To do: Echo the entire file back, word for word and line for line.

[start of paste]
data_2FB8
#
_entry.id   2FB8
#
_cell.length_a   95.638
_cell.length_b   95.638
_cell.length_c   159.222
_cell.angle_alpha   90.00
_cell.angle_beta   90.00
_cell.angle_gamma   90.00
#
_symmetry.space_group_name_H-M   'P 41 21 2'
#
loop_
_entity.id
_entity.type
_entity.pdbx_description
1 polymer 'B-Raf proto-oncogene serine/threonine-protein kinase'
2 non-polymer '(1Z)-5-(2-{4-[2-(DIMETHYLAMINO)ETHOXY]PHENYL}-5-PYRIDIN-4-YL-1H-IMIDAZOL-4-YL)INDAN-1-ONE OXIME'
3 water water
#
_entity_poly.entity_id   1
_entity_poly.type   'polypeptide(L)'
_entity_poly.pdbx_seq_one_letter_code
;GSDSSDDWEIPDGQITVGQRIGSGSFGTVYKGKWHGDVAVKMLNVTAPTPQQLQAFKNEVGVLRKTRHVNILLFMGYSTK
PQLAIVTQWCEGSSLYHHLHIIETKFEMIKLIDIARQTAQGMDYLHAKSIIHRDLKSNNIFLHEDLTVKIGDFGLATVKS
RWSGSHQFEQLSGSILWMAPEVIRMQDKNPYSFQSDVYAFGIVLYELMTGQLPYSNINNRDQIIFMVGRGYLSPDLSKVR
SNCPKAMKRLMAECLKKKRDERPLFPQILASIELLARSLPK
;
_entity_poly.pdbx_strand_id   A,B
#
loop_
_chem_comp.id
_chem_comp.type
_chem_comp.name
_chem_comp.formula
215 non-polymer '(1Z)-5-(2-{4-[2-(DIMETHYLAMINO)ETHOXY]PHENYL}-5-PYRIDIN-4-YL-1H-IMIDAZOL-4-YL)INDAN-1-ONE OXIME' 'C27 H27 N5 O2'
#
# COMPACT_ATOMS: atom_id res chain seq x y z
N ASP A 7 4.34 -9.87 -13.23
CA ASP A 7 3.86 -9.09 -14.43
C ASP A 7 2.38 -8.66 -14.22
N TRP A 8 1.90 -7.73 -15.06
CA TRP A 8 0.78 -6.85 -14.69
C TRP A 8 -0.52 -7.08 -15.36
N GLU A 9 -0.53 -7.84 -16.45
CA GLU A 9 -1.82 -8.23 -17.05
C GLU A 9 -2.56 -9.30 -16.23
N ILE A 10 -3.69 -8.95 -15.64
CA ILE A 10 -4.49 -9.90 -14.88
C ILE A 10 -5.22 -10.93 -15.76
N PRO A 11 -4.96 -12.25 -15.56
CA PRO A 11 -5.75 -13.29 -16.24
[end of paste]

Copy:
data_2FB8
#
_entry.id   2FB8
#
_cell.length_a   95.638
_cell.length_b   95.638
_cell.length_c   159.222
_cell.angle_alpha   90.00
_cell.angle_beta   90.00
_cell.angle_gamma   90.00
#
_symmetry.space_group_name_H-M   'P 41 21 2'
#
loop_
_entity.id
_entity.type
_entity.pdbx_description
1 polymer 'B-Raf proto-oncogene serine/threonine-protein kinase'
2 non-polymer '(1Z)-5-(2-{4-[2-(DIMETHYLAMINO)ETHOXY]PHENYL}-5-PYRIDIN-4-YL-1H-IMIDAZOL-4-YL)INDAN-1-ONE OXIME'
3 water water
#
_entity_poly.entity_id   1
_entity_poly.type   'polypeptide(L)'
_entity_poly.pdbx_seq_one_letter_code
;GSDSSDDWEIPDGQITVGQRIGSGSFGTVYKGKWHGDVAVKMLNVTAPTPQQLQAFKNEVGVLRKTRHVNILLFMGYSTK
PQLAIVTQWCEGSSLYHHLHIIETKFEMIKLIDIARQTAQGMDYLHAKSIIHRDLKSNNIFLHEDLTVKIGDFGLATVKS
RWSGSHQFEQLSGSILWMAPEVIRMQDKNPYSFQSDVYAFGIVLYELMTGQLPYSNINNRDQIIFMVGRGYLSPDLSKVR
SNCPKAMKRLMAECLKKKRDERPLFPQILASIELLARSLPK
;
_entity_poly.pdbx_strand_id   A,B
#
loop_
_chem_comp.id
_chem_comp.type
_chem_comp.name
_chem_comp.formula
215 non-polymer '(1Z)-5-(2-{4-[2-(DIMETHYLAMINO)ETHOXY]PHENYL}-5-PYRIDIN-4-YL-1H-IMIDAZOL-4-YL)INDAN-1-ONE OXIME' 'C27 H27 N5 O2'
#
# COMPACT_ATOMS: atom_id res chain seq x y z
N ASP A 7 4.34 -9.87 -13.23
CA ASP A 7 3.86 -9.09 -14.43
C ASP A 7 2.38 -8.66 -14.22
N TRP A 8 1.90 -7.73 -15.06
CA TRP A 8 0.78 -6.85 -14.69
C TRP A 8 -0.52 -7.08 -15.36
N GLU A 9 -0.53 -7.84 -16.45
CA GLU A 9 -1.82 -8.23 -17.05
C GLU A 9 -2.56 -9.30 -16.23
N ILE A 10 -3.69 -8.95 -15.64
CA ILE A 10 -4.49 -9.90 -14.88
C ILE A 10 -5.22 -10.93 -15.76
N PRO A 11 -4.96 -12.25 -15.56
CA PRO A 11 -5.75 -13.29 -16.24